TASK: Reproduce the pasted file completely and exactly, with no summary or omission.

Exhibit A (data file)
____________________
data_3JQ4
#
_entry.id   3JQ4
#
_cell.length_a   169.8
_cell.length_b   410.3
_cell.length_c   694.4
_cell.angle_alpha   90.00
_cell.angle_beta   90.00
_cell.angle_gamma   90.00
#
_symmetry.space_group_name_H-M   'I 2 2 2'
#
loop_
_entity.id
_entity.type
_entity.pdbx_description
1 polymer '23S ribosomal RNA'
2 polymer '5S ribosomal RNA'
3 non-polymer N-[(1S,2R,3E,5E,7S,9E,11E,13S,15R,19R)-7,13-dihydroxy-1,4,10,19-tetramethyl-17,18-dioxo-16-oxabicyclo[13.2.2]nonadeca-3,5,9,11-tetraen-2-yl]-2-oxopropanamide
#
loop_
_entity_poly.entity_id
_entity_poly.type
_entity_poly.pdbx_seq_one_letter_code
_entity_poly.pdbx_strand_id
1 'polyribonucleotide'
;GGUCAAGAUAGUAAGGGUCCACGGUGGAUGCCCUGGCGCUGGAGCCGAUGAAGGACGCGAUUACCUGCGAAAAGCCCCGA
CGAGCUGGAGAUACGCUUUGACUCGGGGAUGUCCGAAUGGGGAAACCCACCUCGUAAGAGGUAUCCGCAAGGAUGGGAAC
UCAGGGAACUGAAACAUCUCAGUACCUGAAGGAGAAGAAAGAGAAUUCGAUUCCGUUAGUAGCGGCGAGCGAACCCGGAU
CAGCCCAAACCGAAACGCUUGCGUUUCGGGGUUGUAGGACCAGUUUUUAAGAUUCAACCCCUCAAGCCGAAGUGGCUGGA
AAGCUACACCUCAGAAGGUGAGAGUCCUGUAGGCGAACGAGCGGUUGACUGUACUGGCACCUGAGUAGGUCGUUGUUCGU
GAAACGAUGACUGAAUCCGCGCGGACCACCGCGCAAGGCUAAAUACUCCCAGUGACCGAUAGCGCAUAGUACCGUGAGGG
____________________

data_3JQ4
#
_entry.id   3JQ4
#
_cell.length_a   169.8
_cell.length_b   410.3
_cell.length_c   694.4
_cell.angle_alpha   90.00
_cell.angle_beta   90.00
_cell.angle_gamma   90.00
#
_symmetry.space_group_name_H-M   'I 2 2 2'
#
loop_
_entity.id
_entity.type
_entity.pdbx_description
1 polymer '23S ribosomal RNA'
2 polymer '5S ribosomal RNA'
3 non-polymer N-[(1S,2R,3E,5E,7S,9E,11E,13S,15R,19R)-7,13-dihydroxy-1,4,10,19-tetramethyl-17,18-dioxo-16-oxabicyclo[13.2.2]nonadeca-3,5,9,11-tetraen-2-yl]-2-oxopropanamide
#
loop_
_entity_poly.entity_id
_entity_poly.type
_entity_poly.pdbx_seq_one_letter_code
_entity_poly.pdbx_strand_id
1 'polyribonucleotide'
;GGUCAAGAUAGUAAGGGUCCACGGUGGAUGCCCUGGCGCUGGAGCCGAUGAAGGACGCGAUUACCUGCGAAAAGCCCCGA
CGAGCUGGAGAUACGCUUUGACUCGGGGAUGUCCGAAUGGGGAAACCCACCUCGUAAGAGGUAUCCGCAAGGAUGGGAAC
UCAGGGAACUGAAACAUCUCAGUACCUGAAGGAGAAGAAAGAGAAUUCGAUUCCGUUAGUAGCGGCGAGCGAACCCGGAU
CAGCCCAAACCGAAACGCUUGCGUUUCGGGGUUGUAGGACCAGUUUUUAAGAUUCAACCCCUCAAGCCGAAGUGGCUGGA
AAGCUACACCUCAGAAGGUGAGAGUCCUGUAGGCGAACGAGCGGUUGACUGUACUGGCACCUGAGUAGGUCGUUGUUCGU
GAAACGAUGACUGAAUCCGCGCGGACCACCGCGCAAGGCUAAAUACUCCCAGUGACCGAUAGCGCAUAGUACCGUGAGGG